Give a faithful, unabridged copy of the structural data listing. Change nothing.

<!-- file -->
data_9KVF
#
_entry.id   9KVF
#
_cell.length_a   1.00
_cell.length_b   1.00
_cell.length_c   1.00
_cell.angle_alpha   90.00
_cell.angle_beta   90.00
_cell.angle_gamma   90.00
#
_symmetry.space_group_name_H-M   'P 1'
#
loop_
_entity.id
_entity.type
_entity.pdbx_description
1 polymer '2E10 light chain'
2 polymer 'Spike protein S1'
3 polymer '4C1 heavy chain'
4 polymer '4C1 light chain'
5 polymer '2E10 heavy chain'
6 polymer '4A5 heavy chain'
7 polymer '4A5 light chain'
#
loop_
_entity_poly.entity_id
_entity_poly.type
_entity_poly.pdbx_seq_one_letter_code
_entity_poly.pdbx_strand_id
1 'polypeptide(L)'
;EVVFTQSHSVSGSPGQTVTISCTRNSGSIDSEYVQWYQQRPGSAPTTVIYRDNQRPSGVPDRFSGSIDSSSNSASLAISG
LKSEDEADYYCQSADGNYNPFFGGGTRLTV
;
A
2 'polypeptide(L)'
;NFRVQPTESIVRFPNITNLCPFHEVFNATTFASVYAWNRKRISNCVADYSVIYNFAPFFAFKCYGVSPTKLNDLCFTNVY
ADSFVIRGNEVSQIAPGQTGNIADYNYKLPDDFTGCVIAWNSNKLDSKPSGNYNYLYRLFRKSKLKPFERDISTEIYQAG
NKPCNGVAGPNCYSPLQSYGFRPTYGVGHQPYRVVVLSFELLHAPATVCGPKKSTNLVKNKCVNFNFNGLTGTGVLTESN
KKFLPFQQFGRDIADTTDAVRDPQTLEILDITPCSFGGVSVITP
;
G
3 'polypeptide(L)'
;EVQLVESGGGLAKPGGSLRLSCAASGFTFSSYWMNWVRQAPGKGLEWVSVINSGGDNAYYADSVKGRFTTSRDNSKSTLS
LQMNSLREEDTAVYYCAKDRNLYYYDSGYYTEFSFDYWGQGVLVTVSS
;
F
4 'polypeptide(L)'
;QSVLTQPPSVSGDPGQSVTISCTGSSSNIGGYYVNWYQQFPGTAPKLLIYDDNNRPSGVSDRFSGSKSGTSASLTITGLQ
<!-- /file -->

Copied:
data_9KVF
#
_entry.id   9KVF
#
_cell.length_a   1.00
_cell.length_b   1.00
_cell.length_c   1.00
_cell.angle_alpha   90.00
_cell.angle_beta   90.00
_cell.angle_gamma   90.00
#
_symmetry.space_group_name_H-M   'P 1'
#
loop_
_entity.id
_entity.type
_entity.pdbx_description
1 polymer '2E10 light chain'
2 polymer 'Spike protein S1'
3 polymer '4C1 heavy chain'
4 polymer '4C1 light chain'
5 polymer '2E10 heavy chain'
6 polymer '4A5 heavy chain'
7 polymer '4A5 light chain'
#
loop_
_entity_poly.entity_id
_entity_poly.type
_entity_poly.pdbx_seq_one_letter_code
_entity_poly.pdbx_strand_id
1 'polypeptide(L)'
;EVVFTQSHSVSGSPGQTVTISCTRNSGSIDSEYVQWYQQRPGSAPTTVIYRDNQRPSGVPDRFSGSIDSSSNSASLAISG
LKSEDEADYYCQSADGNYNPFFGGGTRLTV
;
A
2 'polypeptide(L)'
;NFRVQPTESIVRFPNITNLCPFHEVFNATTFASVYAWNRKRISNCVADYSVIYNFAPFFAFKCYGVSPTKLNDLCFTNVY
ADSFVIRGNEVSQIAPGQTGNIADYNYKLPDDFTGCVIAWNSNKLDSKPSGNYNYLYRLFRKSKLKPFERDISTEIYQAG
NKPCNGVAGPNCYSPLQSYGFRPTYGVGHQPYRVVVLSFELLHAPATVCGPKKSTNLVKNKCVNFNFNGLTGTGVLTESN
KKFLPFQQFGRDIADTTDAVRDPQTLEILDITPCSFGGVSVITP
;
G
3 'polypeptide(L)'
;EVQLVESGGGLAKPGGSLRLSCAASGFTFSSYWMNWVRQAPGKGLEWVSVINSGGDNAYYADSVKGRFTTSRDNSKSTLS
LQMNSLREEDTAVYYCAKDRNLYYYDSGYYTEFSFDYWGQGVLVTVSS
;
F
4 'polypeptide(L)'
;QSVLTQPPSVSGDPGQSVTISCTGSSSNIGGYYVNWYQQFPGTAPKLLIYDDNNRPSGVSDRFSGSKSGTSASLTITGLQ